The highest paid star this year is 80s pop legend Boy George, 61, who will take home £500k.
There was also outrage as it came to light that Matt Hancock, the sitting MP for West Suffolk, would be pocketing £400k from ITV.
These vast pay packets go on top of what we can assume are already above-average salaries for the majority of the celebs.
The luxurious accommodation the campmates stay at before and after heading into the jungle is also well-publicised.
These may play a part in the viewers’ enjoyment of their basic lifestyle in camp, lack of food and screams as they get covered in spiders during a trial.
Studies have shown that we are biologically programmed to enjoy the suffering of those we envy – for example, multimillionaire celebrities.
Studies have shown that we are biologically programmed to enjoy the suffering of those we envy – for example, multimillionaire celebrities
The highest paid star this year is 80s pop legend Boy George (pictured) who will take home £500k
Researchers at Princeton University in New Jersey, USA performed a study where they measured electrical activity of participants’ cheek muscles.
They used an electromyogram, which captures the electrical activity when an individual smiles, and thus experiences pleasure.
Participants were then shown photographs of individuals associated with different stereotypes to incite different emotions.
These were the elderly for pity, students for pride, drug addicts for disgust and rich professionals for envy.
These individuals were pictured during everyday events that affected them positively, like winning five dollars, negatively, like getting soaked by a car, or neutrally, like going to the bathroom.
The study participants had their cheek activity and facial movements measured while being shown these images.
The results showed people smiled more in response to the misfortune of those they envied – the rich professionals.
‘In this experiment we were able to viscerally capture malicious glee’, said Professor Susan Fiske, who conducted the study.
She added: ‘This experiment shows that the dimensions predicting envy are high status and competition, and, when you move those around, the envy goes away.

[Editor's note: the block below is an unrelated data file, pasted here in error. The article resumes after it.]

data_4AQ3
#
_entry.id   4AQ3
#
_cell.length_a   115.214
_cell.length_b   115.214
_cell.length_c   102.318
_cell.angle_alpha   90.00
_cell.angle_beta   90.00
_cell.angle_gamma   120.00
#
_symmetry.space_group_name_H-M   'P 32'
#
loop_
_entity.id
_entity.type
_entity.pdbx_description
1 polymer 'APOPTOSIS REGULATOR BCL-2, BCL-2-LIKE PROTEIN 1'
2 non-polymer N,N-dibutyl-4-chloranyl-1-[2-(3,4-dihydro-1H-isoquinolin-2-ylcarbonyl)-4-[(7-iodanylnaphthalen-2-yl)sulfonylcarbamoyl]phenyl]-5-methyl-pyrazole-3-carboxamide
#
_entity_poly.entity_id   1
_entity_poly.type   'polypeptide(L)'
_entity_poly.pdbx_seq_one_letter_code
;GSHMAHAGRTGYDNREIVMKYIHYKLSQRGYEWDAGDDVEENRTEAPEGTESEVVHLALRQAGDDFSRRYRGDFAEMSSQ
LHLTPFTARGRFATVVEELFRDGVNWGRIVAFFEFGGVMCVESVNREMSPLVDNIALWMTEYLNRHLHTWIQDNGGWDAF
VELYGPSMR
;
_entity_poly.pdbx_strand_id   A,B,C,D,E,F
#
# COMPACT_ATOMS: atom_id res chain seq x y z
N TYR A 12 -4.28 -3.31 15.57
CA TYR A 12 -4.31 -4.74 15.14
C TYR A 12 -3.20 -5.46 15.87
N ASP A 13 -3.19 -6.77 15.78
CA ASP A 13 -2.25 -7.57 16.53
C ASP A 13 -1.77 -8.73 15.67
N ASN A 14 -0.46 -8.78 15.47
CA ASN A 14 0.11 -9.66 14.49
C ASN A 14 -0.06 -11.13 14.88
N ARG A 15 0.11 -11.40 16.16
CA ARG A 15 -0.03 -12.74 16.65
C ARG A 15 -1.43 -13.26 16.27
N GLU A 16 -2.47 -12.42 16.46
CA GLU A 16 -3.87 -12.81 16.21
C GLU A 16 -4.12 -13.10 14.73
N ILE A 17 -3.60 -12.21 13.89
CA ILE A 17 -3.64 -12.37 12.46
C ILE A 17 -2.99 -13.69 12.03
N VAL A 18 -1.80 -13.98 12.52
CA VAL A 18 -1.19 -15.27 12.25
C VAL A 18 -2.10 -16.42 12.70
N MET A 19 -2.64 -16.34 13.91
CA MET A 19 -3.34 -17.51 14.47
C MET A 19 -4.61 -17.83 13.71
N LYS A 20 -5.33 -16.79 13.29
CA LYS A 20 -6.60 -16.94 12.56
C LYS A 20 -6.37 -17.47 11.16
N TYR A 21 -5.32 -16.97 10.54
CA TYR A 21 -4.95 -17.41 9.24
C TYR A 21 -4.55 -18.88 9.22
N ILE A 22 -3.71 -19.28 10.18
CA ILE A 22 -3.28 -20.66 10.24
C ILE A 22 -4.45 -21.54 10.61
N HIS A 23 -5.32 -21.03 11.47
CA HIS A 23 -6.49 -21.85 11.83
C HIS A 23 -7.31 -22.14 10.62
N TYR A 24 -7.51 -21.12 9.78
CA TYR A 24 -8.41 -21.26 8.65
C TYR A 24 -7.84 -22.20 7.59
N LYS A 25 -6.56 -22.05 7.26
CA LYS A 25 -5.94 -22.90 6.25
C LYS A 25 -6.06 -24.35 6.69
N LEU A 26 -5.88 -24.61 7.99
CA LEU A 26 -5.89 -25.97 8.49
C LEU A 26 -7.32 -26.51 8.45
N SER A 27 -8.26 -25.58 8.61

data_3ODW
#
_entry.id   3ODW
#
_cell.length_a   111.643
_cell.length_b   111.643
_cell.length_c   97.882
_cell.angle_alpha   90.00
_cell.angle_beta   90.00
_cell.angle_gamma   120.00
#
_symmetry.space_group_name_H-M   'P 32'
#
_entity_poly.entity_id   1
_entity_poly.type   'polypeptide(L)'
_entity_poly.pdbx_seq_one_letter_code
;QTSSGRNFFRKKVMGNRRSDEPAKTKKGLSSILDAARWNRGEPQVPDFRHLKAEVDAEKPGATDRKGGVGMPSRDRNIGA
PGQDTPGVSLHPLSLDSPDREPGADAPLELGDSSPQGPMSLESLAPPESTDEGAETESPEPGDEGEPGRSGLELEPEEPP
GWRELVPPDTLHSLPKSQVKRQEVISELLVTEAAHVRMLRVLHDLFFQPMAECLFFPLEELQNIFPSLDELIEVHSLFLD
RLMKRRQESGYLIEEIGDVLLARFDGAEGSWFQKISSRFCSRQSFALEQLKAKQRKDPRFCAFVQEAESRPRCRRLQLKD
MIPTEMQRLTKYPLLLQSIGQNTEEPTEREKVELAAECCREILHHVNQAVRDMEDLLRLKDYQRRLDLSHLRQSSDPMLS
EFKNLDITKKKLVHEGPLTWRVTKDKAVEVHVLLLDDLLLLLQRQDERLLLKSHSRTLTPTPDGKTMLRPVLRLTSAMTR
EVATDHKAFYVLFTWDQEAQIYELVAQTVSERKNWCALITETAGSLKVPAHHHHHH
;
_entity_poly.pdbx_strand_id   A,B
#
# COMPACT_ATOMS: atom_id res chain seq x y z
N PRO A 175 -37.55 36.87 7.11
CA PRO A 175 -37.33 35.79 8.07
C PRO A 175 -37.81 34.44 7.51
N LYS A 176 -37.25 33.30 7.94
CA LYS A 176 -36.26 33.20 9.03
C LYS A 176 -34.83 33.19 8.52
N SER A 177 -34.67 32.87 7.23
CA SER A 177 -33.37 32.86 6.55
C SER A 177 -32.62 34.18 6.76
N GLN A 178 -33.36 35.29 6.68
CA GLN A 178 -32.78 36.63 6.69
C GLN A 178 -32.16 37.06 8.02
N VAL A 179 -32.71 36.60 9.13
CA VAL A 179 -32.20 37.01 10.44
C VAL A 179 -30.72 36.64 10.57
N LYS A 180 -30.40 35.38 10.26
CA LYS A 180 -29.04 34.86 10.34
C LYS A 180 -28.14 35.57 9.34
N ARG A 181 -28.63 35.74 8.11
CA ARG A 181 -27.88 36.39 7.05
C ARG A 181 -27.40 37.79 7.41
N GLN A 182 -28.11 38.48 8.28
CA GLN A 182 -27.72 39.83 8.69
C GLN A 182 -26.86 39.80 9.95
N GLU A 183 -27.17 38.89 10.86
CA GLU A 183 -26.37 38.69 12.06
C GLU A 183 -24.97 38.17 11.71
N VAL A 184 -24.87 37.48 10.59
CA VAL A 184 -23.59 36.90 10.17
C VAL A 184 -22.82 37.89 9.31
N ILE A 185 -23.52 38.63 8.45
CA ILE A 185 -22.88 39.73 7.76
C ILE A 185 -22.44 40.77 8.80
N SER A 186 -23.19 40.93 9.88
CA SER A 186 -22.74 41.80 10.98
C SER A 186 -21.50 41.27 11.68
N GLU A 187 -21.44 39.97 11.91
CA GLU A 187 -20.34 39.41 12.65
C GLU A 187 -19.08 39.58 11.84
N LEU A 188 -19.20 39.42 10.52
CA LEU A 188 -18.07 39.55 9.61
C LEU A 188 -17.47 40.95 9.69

‘This is consistent with the story about who gets envied and why. A lot of it is tied into money because that’s an easy thing to look at.’
Knowledge of the celebrities’ salaries and lavish lifestyles may play a part in the viewers enjoyment of their participation in hellish Bushtucker Trials
Mike Tindall (pictured) is a former rugby player and member of the British royal family. he is rumoured to be pocketing £265,000 from his appearance on ‘I’m a Celebrity’
It could be our psychopathic tendencies or envy of the rich and famous that give us joy while watching Chris Moyles squeal at cockroaches.
However, some studies suggest that schadenfreude is linked to low self-esteem, like one from Leiden University in the Netherlands in 2011.
Researchers first evaluated the self esteem of 70 study participants through a dedicated test, before asking them to read two interviews.
The first was about an ambitious student who was aiming to secure a dream job, and the second was a chat with his supervisor that revealed he wouldn’t be offered the role.
The participants were then given statements about the scenarios and asked to what degree they agreed with them.
They included ‘I enjoy[ed] what happened to Marleen/Mark’ and ‘I couldn’t resist a little smile.’
It was found that those with a lower opinion of themselves were happiest at learning of the student’s misfortune.
In a follow-up experiment, the study participants with the lowest self-esteem were given some short and intense positive thinking exercises.